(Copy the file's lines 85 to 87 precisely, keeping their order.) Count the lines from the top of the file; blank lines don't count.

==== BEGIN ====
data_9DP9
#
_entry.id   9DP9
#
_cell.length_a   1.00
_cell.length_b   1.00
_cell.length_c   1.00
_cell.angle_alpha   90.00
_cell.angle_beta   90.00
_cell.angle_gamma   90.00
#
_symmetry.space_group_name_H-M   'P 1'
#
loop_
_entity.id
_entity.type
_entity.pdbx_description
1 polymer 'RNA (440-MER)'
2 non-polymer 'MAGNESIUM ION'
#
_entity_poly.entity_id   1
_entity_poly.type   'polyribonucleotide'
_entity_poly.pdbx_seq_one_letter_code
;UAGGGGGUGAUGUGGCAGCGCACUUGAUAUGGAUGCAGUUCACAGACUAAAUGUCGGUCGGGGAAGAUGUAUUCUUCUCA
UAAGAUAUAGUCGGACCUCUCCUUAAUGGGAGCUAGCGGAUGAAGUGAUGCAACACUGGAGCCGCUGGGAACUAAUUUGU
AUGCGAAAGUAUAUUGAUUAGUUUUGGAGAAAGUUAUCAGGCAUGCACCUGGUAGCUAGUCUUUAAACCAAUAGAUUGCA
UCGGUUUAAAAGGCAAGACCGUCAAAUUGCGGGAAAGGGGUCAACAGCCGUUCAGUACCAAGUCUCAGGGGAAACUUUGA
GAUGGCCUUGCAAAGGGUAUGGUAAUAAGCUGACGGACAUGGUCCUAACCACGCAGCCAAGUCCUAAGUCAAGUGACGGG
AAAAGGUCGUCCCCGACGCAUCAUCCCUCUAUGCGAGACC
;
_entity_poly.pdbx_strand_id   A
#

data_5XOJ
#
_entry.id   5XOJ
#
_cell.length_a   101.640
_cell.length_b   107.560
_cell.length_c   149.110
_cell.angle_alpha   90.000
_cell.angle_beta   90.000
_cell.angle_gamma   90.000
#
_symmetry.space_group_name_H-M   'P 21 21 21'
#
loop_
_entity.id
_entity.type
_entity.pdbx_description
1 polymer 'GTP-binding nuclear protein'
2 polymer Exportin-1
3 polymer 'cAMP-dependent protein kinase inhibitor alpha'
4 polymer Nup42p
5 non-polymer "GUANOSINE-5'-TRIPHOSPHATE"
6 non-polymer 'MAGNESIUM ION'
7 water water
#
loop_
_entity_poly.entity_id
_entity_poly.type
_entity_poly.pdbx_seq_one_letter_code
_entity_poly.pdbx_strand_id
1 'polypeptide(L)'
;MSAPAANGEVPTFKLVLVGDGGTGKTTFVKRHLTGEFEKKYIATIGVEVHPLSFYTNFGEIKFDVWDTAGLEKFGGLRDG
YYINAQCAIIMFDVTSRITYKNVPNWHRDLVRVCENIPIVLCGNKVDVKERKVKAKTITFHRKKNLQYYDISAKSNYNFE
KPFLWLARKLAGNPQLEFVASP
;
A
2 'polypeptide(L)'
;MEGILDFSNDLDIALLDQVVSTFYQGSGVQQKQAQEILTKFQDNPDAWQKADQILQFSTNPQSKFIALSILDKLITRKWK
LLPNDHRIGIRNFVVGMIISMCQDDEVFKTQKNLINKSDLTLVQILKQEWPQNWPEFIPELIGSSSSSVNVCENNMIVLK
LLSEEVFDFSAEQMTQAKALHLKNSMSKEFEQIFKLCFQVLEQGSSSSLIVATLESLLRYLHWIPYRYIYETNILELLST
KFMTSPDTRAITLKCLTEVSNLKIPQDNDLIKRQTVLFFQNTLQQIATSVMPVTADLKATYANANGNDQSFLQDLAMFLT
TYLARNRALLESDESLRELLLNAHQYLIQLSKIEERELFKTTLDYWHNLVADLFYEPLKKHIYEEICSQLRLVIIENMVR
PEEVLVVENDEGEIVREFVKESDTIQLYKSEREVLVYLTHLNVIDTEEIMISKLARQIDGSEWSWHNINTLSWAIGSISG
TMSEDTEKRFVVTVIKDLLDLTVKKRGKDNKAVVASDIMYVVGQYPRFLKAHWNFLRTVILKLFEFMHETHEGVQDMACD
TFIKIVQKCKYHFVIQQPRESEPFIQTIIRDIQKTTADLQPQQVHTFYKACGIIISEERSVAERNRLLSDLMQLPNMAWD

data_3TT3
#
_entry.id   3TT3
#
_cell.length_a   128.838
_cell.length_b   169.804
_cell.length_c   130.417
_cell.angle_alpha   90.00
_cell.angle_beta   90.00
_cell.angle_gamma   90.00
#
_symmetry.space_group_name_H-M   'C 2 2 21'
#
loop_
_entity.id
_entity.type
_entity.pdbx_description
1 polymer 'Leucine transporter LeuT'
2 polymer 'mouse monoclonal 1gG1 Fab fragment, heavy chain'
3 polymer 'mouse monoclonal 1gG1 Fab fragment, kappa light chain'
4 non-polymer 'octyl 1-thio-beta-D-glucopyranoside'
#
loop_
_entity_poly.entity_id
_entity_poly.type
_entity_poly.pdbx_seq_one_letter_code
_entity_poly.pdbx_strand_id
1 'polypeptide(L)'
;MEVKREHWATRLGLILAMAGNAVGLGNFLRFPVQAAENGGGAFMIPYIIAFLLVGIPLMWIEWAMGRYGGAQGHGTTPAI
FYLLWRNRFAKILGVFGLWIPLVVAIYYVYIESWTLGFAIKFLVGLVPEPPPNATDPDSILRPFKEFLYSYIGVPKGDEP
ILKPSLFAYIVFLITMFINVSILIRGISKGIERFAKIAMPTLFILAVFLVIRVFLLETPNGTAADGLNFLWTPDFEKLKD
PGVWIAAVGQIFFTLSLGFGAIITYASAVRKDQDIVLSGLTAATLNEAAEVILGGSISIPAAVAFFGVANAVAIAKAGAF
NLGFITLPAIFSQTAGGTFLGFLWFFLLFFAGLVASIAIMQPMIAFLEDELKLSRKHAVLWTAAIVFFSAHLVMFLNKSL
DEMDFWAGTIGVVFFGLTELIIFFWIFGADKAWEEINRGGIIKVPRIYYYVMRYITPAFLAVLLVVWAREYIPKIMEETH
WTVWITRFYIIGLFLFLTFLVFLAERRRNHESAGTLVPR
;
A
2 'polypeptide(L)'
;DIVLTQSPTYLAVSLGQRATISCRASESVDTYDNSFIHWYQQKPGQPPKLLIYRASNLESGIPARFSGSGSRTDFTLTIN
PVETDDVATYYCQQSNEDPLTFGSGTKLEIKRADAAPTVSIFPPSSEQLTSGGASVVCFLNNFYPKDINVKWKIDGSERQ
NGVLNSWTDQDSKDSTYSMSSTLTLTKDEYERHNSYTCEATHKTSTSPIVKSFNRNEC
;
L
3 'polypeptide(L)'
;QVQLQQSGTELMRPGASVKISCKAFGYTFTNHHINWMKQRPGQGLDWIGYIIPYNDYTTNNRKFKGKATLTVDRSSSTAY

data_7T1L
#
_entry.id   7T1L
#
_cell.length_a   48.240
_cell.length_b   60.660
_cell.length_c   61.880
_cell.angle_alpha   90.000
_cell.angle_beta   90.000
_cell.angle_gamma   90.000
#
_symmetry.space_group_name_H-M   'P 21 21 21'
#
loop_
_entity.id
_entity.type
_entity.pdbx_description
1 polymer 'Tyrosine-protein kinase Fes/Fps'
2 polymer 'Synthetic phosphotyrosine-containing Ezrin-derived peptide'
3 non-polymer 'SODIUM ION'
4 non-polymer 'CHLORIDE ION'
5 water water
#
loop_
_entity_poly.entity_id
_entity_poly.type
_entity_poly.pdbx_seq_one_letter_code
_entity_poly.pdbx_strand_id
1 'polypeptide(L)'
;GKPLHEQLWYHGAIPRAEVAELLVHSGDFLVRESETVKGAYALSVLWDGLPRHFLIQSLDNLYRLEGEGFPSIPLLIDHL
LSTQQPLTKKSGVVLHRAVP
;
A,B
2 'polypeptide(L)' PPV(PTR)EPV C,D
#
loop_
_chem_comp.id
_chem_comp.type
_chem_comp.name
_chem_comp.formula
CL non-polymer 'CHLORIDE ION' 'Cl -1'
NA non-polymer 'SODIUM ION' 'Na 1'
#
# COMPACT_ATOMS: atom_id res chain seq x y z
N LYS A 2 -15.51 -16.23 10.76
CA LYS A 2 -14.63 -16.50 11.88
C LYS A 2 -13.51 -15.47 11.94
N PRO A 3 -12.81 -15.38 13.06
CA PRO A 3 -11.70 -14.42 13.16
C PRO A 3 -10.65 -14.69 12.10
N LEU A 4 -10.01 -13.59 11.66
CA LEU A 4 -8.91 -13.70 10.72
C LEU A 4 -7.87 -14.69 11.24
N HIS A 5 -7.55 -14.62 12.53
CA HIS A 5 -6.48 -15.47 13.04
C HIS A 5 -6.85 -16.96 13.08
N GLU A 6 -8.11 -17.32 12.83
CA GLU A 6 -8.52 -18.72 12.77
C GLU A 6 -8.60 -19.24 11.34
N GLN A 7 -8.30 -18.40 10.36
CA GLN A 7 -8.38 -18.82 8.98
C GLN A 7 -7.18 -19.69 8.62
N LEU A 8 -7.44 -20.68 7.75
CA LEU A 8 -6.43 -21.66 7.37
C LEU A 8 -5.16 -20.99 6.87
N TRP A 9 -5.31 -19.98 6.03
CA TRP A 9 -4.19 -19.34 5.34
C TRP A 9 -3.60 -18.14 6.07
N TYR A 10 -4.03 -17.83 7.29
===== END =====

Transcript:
_cell.angle_alpha   90.00
_cell.angle_beta   90.00
_cell.angle_gamma   90.00